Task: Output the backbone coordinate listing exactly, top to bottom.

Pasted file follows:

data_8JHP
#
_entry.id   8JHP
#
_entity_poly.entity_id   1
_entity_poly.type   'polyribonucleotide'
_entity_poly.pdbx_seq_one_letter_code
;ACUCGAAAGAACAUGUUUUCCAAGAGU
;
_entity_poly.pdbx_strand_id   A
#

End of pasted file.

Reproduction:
data_8JHP
#
_entry.id   8JHP
#
_entity_poly.entity_id   1
_entity_poly.type   'polyribonucleotide'
_entity_poly.pdbx_seq_one_letter_code
;ACUCGAAAGAACAUGUUUUCCAAGAGU
;
_entity_poly.pdbx_strand_id   A
#